BBC explores the short and long term changes in the workplace as a result of the coronavirus pandemic. In the short term, Brent Capron, Principal and Interior Design Director of our New York studio, says that workstations will show greater physical separation between colleagues. “Until we hopefully have a vaccine, having that physical barrier will make people feel more comfortable,” he tells BBC.
In the long term, workplaces might integrate elements of healthcare design, such as materials that can withstand heavy cleaning using caustic products. “You’ll see porous surfaces like natural oiled wood avoided, with a preference for stone or laminates,” Brent says. He also expects to hear more discussion about air filtration systems that use ultra-violet light. “Even though a UV system isn’t something that you should have out in the open, companies may look at heavy UV cleaning to make sure that the air is as clean as we can get it.”
Workers are going to experience numerous changes in the workplace as a result of the coronavirus. As Michelle Osburn, Principal at our Chicago studio suggests, offices are going to need to set clear distancing protocols, particularly in common areas such as kitchens and elevators.
As offices being to reopen, we have created The Roadmap for Return, a comprehensive guide for our clients on how to safely transition back to the office. Lisa Pool, Principal and Planning and Strategies Practice Leader, says one of our key recommendations is to look critically at the space and to reinforce physical distancing with visual cues. This includes staggering workstations and work hours to limit the number of people in a given space.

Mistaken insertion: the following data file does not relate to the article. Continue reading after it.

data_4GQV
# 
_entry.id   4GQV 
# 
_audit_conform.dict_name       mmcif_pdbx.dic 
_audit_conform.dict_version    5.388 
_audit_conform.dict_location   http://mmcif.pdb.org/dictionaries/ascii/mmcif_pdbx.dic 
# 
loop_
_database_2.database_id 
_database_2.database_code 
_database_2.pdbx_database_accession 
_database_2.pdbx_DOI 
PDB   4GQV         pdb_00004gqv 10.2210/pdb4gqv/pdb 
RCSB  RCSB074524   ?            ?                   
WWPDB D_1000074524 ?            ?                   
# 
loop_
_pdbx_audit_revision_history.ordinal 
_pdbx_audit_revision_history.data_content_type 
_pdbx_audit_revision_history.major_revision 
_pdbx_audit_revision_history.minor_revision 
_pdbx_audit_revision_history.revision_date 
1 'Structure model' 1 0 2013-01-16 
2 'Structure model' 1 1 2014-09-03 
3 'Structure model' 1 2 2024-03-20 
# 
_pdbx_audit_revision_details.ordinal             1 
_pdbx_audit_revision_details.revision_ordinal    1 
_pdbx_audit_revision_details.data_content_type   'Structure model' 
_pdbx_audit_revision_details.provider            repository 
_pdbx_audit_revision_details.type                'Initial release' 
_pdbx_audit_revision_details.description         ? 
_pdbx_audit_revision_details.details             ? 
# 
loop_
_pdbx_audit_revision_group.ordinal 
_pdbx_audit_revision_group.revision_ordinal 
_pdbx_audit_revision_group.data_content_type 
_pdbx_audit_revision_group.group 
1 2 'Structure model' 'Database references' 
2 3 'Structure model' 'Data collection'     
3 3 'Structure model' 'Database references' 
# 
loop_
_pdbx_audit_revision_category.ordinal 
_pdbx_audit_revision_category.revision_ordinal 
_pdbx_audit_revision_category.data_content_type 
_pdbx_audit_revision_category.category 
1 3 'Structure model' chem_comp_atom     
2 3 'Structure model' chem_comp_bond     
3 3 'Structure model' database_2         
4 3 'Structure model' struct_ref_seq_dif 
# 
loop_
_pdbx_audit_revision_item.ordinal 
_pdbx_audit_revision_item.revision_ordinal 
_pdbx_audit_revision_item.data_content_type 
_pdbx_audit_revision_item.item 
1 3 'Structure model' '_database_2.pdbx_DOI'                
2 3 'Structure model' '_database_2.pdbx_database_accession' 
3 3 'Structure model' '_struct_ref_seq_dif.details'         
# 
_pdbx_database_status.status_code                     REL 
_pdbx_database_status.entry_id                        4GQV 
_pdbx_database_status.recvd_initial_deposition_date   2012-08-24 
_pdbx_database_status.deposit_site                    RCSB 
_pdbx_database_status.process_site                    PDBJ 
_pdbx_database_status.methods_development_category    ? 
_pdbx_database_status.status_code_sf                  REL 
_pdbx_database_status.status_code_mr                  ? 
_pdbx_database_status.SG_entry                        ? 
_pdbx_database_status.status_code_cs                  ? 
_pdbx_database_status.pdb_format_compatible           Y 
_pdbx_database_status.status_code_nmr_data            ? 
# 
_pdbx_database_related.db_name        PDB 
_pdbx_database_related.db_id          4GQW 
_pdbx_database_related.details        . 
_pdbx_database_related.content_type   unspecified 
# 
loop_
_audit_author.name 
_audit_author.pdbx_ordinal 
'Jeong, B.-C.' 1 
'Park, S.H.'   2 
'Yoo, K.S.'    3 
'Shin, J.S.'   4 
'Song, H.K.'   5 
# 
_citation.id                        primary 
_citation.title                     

In a discussion with WIRED UK, Linzi Cassels, Principal and Interior Design Director of our London studio, recommended clients to plan a phased return to work based on office capacity and re-organizing circulation routes to promote physical distancing and implementing cleaning protocols.
Meena Krenek,Principal and Interior Design Director of our Los Angeles Studio, shares how we are learning to adapt to new ways of engaging with coworkers and clients. “I believe we are sharing different sides of ourselves. Our perception of each other seems more genuine, which makes us feel much more connected and is allowing us to be more comfortably vulnerable,” Meena tells Forbes.
Alice Hricak, Principal and Corporate Interiors Practice Leader, discusses the opportunities and challenges that working from home has created. She believes that working from home can, in fact, be productive and collaborative “when adequate home infrastructure and employer-provided tools are in place.”
Brent Capron, Principal and Interior Design Director of our New York studio, discusses with CNBC Make It about how the pandemic will shape future workplaces and the way we work. According to Brent, corporate headquarters may eventually become a status symbol for companies that still have the budget and workplace to warrant paying rent in a major city.